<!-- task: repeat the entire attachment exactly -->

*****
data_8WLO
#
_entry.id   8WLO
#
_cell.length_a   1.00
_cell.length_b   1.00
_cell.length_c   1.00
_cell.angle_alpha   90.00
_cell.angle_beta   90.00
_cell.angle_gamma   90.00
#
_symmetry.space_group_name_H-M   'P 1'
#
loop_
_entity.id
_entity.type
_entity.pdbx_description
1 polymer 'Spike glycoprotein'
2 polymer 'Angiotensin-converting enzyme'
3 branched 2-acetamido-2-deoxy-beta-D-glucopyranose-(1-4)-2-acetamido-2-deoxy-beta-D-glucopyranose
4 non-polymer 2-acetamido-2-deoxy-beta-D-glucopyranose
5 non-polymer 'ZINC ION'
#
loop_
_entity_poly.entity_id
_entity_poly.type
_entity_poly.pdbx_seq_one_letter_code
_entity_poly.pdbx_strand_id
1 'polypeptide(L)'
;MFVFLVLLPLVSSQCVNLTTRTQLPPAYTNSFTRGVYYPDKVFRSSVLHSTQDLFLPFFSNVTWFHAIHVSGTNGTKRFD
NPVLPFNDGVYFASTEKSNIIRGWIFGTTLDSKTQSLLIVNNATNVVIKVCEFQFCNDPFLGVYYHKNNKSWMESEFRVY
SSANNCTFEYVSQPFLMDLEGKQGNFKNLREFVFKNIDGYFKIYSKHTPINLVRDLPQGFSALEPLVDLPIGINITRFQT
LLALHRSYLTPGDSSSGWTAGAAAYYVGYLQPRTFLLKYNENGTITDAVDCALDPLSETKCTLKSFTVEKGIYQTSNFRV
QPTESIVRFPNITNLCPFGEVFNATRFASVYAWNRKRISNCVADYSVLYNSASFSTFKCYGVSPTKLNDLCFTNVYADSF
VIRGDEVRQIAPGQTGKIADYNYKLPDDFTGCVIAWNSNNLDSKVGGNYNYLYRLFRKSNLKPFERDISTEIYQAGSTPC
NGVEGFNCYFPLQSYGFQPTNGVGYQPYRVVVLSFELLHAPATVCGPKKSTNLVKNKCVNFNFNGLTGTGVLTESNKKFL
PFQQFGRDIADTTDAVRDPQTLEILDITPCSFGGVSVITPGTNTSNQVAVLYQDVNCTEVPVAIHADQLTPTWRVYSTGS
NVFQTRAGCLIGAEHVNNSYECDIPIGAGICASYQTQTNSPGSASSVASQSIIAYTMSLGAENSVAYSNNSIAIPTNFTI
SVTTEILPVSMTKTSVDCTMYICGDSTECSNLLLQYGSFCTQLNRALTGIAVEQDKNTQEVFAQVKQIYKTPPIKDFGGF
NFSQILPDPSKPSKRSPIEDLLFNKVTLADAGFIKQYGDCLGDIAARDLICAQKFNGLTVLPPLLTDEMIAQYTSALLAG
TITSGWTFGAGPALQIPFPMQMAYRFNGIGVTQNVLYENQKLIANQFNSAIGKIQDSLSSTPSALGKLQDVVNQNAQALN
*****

data_8WLO
#
_entry.id   8WLO
#
_cell.length_a   1.00
_cell.length_b   1.00
_cell.length_c   1.00
_cell.angle_alpha   90.00
_cell.angle_beta   90.00
_cell.angle_gamma   90.00
#
_symmetry.space_group_name_H-M   'P 1'
#
loop_
_entity.id
_entity.type
_entity.pdbx_description
1 polymer 'Spike glycoprotein'
2 polymer 'Angiotensin-converting enzyme'
3 branched 2-acetamido-2-deoxy-beta-D-glucopyranose-(1-4)-2-acetamido-2-deoxy-beta-D-glucopyranose
4 non-polymer 2-acetamido-2-deoxy-beta-D-glucopyranose
5 non-polymer 'ZINC ION'
#
loop_
_entity_poly.entity_id
_entity_poly.type
_entity_poly.pdbx_seq_one_letter_code
_entity_poly.pdbx_strand_id
1 'polypeptide(L)'
;MFVFLVLLPLVSSQCVNLTTRTQLPPAYTNSFTRGVYYPDKVFRSSVLHSTQDLFLPFFSNVTWFHAIHVSGTNGTKRFD
NPVLPFNDGVYFASTEKSNIIRGWIFGTTLDSKTQSLLIVNNATNVVIKVCEFQFCNDPFLGVYYHKNNKSWMESEFRVY
SSANNCTFEYVSQPFLMDLEGKQGNFKNLREFVFKNIDGYFKIYSKHTPINLVRDLPQGFSALEPLVDLPIGINITRFQT
LLALHRSYLTPGDSSSGWTAGAAAYYVGYLQPRTFLLKYNENGTITDAVDCALDPLSETKCTLKSFTVEKGIYQTSNFRV
QPTESIVRFPNITNLCPFGEVFNATRFASVYAWNRKRISNCVADYSVLYNSASFSTFKCYGVSPTKLNDLCFTNVYADSF
VIRGDEVRQIAPGQTGKIADYNYKLPDDFTGCVIAWNSNNLDSKVGGNYNYLYRLFRKSNLKPFERDISTEIYQAGSTPC
NGVEGFNCYFPLQSYGFQPTNGVGYQPYRVVVLSFELLHAPATVCGPKKSTNLVKNKCVNFNFNGLTGTGVLTESNKKFL
PFQQFGRDIADTTDAVRDPQTLEILDITPCSFGGVSVITPGTNTSNQVAVLYQDVNCTEVPVAIHADQLTPTWRVYSTGS
NVFQTRAGCLIGAEHVNNSYECDIPIGAGICASYQTQTNSPGSASSVASQSIIAYTMSLGAENSVAYSNNSIAIPTNFTI
SVTTEILPVSMTKTSVDCTMYICGDSTECSNLLLQYGSFCTQLNRALTGIAVEQDKNTQEVFAQVKQIYKTPPIKDFGGF
NFSQILPDPSKPSKRSPIEDLLFNKVTLADAGFIKQYGDCLGDIAARDLICAQKFNGLTVLPPLLTDEMIAQYTSALLAG
TITSGWTFGAGPALQIPFPMQMAYRFNGIGVTQNVLYENQKLIANQFNSAIGKIQDSLSSTPSALGKLQDVVNQNAQALN